Report on the refugees from Afrin in Shehba published

Refugees who had to leave Afrin are facing harsh conditions in camps despite the Autonomous Administration efforts.

A new report on the situation of refugees in Shehba camps has been released by the Canton of Afrin Autonomous Administration and Shehba Foreign Affairs and Diplomatic Committee.

When displaced people arrived in Shehba, the province was not prepared to receive them.

Following the attacks by the Turkish state against Afrin and surrounding villages on 20 January, people from the area were forced to leave their houses in thousands.

Displaced people were dispersed between villages and farms, many of which still covered of mines left by DAESH, which had previously occupied the area.

The Autonomous Administration despite the little resources and limited capabilities has set up the Berxwedan (Resistance) camp, near Fafin.

A second camp was set up in Tal Susin on behalf of the Serdem refugee camp, and another special camp for the Roma was set up at their request to maintain their privacy.

Berxwedan Camp

The Berxwedan Camp, recalls the report, was established on 20 March 2018. Located about 15 km north of Aleppo, and about 40 km away from the city of Afrin the camp has 800 tents but it is constantly growing.

The camp was divided into 13 administrative units, which oversee the distribution of aid and primary products and work to organize the camp.

The camp is now home to about 3,000 people, around 650 families.

Most of the displaced people there are from Afrin. In addition, there are some displaced families from the neighboring areas of Idrin, Idlib, Deir Azza, and the southern Aleppo countryside, as well as other Syrian governorates.

There are many challenges related to providing clean and safe housing. There are also many health problems, and an insufficient sewage network has caused diseases and polluted drinking water.

People in the camp suffer from stomach and kidney diseases and diarrhea.

Children are those suffering most. They are denied schooling as well as a normal life.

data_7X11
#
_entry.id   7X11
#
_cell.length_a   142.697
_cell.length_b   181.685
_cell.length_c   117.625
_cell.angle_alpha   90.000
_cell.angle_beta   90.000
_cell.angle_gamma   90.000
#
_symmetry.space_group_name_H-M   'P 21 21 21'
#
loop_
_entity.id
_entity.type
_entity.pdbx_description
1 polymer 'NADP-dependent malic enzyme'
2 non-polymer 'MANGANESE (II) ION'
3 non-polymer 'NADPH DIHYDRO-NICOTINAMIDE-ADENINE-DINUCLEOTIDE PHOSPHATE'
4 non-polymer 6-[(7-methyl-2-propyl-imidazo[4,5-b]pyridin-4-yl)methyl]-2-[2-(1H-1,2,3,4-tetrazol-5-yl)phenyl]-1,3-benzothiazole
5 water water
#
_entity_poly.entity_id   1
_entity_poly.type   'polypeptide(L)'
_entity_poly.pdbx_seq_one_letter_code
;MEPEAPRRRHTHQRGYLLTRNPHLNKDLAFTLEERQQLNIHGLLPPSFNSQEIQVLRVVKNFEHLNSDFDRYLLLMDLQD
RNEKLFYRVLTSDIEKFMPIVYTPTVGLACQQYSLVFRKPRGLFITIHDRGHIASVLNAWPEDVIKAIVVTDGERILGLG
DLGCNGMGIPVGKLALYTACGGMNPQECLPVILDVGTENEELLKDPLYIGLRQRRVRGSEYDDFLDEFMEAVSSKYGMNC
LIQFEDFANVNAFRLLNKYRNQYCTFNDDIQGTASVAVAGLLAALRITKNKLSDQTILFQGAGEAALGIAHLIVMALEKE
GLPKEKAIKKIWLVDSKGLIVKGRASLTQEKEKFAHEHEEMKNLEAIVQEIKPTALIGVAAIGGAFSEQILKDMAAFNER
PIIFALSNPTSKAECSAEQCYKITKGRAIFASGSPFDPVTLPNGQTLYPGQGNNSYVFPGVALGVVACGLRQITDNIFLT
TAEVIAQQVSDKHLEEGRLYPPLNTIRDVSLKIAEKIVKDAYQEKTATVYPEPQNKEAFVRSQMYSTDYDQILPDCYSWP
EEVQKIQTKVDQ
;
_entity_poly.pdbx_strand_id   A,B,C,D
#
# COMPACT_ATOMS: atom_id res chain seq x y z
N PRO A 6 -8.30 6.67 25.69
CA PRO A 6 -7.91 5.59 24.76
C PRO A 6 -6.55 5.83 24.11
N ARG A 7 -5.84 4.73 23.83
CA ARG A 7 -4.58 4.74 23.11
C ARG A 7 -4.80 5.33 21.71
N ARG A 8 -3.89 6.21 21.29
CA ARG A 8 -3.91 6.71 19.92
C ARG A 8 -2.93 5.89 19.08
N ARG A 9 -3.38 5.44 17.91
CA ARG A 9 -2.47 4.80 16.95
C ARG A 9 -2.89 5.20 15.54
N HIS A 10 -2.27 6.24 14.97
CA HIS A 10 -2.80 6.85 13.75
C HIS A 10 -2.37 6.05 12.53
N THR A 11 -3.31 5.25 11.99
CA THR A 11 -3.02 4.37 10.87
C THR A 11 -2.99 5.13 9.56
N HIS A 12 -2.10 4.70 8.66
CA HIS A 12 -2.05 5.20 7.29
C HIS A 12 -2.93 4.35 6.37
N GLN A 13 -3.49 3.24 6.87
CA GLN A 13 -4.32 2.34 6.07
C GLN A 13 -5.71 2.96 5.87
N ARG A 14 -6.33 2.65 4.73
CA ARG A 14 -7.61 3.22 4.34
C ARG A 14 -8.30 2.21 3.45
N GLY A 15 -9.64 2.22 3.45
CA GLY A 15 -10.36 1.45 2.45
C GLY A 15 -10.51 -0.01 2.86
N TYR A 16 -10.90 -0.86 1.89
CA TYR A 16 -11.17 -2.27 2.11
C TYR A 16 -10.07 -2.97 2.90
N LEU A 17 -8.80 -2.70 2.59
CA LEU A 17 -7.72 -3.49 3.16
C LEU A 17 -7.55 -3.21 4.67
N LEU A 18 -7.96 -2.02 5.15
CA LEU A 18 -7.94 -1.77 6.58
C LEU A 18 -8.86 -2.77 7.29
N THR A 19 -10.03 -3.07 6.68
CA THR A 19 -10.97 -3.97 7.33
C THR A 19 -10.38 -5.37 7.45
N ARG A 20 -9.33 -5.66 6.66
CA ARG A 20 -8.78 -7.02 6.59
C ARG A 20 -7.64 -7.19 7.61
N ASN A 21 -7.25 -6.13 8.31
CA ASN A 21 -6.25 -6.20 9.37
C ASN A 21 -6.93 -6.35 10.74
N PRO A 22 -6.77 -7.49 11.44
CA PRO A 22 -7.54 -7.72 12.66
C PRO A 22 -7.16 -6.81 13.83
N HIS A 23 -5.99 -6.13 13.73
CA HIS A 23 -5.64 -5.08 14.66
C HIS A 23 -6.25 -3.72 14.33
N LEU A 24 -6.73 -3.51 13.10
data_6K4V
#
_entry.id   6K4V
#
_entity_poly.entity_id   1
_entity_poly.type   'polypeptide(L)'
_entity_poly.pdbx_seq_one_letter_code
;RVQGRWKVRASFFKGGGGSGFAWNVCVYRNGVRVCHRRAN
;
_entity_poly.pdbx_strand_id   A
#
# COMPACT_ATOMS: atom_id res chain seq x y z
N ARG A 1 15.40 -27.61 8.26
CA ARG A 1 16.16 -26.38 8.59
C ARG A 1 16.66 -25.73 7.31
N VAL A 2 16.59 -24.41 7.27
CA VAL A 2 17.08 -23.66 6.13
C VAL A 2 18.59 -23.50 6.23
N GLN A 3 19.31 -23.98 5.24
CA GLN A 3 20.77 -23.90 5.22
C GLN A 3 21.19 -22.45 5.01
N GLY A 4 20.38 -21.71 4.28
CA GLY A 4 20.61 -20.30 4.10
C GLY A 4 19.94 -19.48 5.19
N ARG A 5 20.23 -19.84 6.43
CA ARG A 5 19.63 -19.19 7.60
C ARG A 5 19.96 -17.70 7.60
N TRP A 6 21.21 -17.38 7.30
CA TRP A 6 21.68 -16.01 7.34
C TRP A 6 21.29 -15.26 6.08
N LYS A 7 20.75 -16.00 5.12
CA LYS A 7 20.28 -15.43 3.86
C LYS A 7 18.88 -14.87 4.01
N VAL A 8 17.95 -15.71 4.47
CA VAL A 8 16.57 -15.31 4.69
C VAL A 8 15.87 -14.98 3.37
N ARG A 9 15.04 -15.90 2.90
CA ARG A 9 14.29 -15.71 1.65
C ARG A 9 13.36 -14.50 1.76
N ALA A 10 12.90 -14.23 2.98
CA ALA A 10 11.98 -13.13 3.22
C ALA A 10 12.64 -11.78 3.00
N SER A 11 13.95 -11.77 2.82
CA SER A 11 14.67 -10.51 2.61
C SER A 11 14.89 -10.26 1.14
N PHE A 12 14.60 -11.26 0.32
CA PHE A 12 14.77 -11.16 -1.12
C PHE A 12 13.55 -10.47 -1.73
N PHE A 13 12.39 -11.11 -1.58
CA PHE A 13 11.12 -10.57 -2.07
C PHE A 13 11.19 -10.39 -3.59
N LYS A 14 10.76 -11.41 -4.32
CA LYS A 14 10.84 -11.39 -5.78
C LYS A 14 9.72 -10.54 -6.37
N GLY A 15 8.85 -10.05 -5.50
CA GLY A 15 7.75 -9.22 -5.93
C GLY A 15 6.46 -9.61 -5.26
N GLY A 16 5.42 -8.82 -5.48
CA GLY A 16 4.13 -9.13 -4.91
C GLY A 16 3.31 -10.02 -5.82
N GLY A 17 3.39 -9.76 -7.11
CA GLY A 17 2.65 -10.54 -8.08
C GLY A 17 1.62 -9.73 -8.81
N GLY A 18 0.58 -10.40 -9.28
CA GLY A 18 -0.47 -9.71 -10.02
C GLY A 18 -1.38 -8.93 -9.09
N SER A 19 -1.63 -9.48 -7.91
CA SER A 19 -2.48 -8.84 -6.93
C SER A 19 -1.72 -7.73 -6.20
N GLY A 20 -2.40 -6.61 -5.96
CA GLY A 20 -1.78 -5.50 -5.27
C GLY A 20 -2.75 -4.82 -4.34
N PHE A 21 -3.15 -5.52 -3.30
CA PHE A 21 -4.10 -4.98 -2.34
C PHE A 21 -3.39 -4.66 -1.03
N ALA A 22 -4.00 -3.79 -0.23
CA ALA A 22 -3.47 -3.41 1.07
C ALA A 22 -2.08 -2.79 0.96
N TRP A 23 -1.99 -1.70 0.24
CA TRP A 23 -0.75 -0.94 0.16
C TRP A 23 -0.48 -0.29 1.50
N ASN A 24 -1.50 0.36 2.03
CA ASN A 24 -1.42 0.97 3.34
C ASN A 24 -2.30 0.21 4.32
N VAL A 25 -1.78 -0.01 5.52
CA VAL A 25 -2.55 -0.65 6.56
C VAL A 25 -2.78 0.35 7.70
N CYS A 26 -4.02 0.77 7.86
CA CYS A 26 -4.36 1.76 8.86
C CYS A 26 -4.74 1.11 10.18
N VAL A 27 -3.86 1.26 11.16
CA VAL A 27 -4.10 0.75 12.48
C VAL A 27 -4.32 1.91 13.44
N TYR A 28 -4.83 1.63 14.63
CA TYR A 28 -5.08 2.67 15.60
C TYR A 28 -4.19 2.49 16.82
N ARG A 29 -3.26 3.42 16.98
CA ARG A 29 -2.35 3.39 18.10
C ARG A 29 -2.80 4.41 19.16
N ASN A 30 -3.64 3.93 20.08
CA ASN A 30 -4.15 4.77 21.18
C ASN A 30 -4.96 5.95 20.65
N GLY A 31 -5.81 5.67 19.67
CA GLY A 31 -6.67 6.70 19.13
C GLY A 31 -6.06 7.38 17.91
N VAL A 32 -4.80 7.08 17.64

Children’s educational, recreational and nutritional needs are not being met. The nutritional problems specifically have caused anemia and lack of growth in children.

Pregnant women are also suffering because of the lack of necessary medicines and the siege imposed on roads leading to Shehba.

In addition to this, there are incurable cases where patients must be transferred to hospitals in Aleppo.

The report underlines that there are no medicines and pesticides to fight harmful insects, rodents, snakes, and scorpions so common in the summer months.

There are no fans to cool the tents, and there are no refrigerators to keep food safe from heat and insects.

The lack of fuel oil leads to reduced hours of electricity.

The Autonomous Administration calls on "all concerned parties to ensure the safety of the roads in order to send ambulances to the hospitals in Aleppo."

Likewise the Autonomous Administration demand "the delivery of necessary medicines so that we can adequately treat patients. We require a medical staff that can deal with all medical specialties".

Efforts to ensure education

Fifteen education tents and a teaching staff of 25 teachers were appointed to oversee the education of 405 children of the camp who are under the age of 11.

This school is composed of six classes of elementary level, from grade 1 to grade 6. The school suffers from a severe shortage of school supplies.

The most important of these are desks, paper, and school bags.

Bad conditions in the schools threaten the educational future of these students, and their future professional and career prospects as well.

Serdem Camp

This camp was established on 29 march, recalls the report, and has become operational on 10 April.

There are 391 tents in the camp, housing 676 women and 588 men.

There are 72 children under 6 months, 116 children up to two years, and 102 children under 5 years. There are 211 primary school students, 105 preparatory school students, 35 secondary school students, and 7 university students.

62 people have chronic diseases, and 35 have special needs.

The camp has been organised in 13 districts. Each district is led by two co-chairs (one woman and one man).

In each district, there are service, health, protection, and social welfare committees.

Situation of Women in the Camp

Women live a hard psychological situation in these difficult circumstances, as they are responsible for raising their children, keeping their families together, and maintaining social, moral cohesion in light of the changes that have taken place during the displacement.

Women in the camp need jobs in order to secure the needs of their families.

Situation of Men in the Camp

The situation of men, said the report is not much different from that of women. Lack of jobs is the main problem.

Situation of Children in the Camp

Children in the camp need special care, as they have been subjected to harsh conditions as a result of the war launched by the Turkish state.

They need recreational activities and games to fill their free time.

The report said the Autonomous Administration has managed to "set aside a tent and put in a television for them."

Full report can be reached at: